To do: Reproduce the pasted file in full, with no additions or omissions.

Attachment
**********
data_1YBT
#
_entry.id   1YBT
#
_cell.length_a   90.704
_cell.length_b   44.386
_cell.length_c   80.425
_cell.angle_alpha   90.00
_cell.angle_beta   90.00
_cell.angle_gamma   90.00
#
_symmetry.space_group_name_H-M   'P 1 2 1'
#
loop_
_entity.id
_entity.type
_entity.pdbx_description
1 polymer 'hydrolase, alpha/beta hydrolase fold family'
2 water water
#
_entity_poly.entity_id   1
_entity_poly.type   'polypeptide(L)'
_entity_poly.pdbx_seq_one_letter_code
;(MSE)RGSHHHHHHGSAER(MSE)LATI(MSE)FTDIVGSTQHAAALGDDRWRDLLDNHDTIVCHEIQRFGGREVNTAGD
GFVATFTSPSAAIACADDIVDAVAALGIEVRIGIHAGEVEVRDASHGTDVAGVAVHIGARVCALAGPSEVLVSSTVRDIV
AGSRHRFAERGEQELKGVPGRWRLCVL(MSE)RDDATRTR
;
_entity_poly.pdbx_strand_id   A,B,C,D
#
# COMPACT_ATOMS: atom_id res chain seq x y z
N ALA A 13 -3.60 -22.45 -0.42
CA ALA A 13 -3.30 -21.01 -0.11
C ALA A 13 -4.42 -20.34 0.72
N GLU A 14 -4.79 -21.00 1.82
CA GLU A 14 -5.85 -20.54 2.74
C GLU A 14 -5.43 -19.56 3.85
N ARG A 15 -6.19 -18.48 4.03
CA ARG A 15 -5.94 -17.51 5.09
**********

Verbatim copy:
data_1YBT
#
_entry.id   1YBT
#
_cell.length_a   90.704
_cell.length_b   44.386
_cell.length_c   80.425
_cell.angle_alpha   90.00
_cell.angle_beta   90.00
_cell.angle_gamma   90.00
#
_symmetry.space_group_name_H-M   'P 1 2 1'
#
loop_
_entity.id
_entity.type
_entity.pdbx_description
1 polymer 'hydrolase, alpha/beta hydrolase fold family'
2 water water
#
_entity_poly.entity_id   1
_entity_poly.type   'polypeptide(L)'
_entity_poly.pdbx_seq_one_letter_code
;(MSE)RGSHHHHHHGSAER(MSE)LATI(MSE)FTDIVGSTQHAAALGDDRWRDLLDNHDTIVCHEIQRFGGREVNTAGD
GFVATFTSPSAAIACADDIVDAVAALGIEVRIGIHAGEVEVRDASHGTDVAGVAVHIGARVCALAGPSEVLVSSTVRDIV
AGSRHRFAERGEQELKGVPGRWRLCVL(MSE)RDDATRTR
;
_entity_poly.pdbx_strand_id   A,B,C,D
#
# COMPACT_ATOMS: atom_id res chain seq x y z
N ALA A 13 -3.60 -22.45 -0.42
CA ALA A 13 -3.30 -21.01 -0.11
C ALA A 13 -4.42 -20.34 0.72
N GLU A 14 -4.79 -21.00 1.82
CA GLU A 14 -5.85 -20.54 2.74
C GLU A 14 -5.43 -19.56 3.85
N ARG A 15 -6.19 -18.48 4.03
CA ARG A 15 -5.94 -17.51 5.09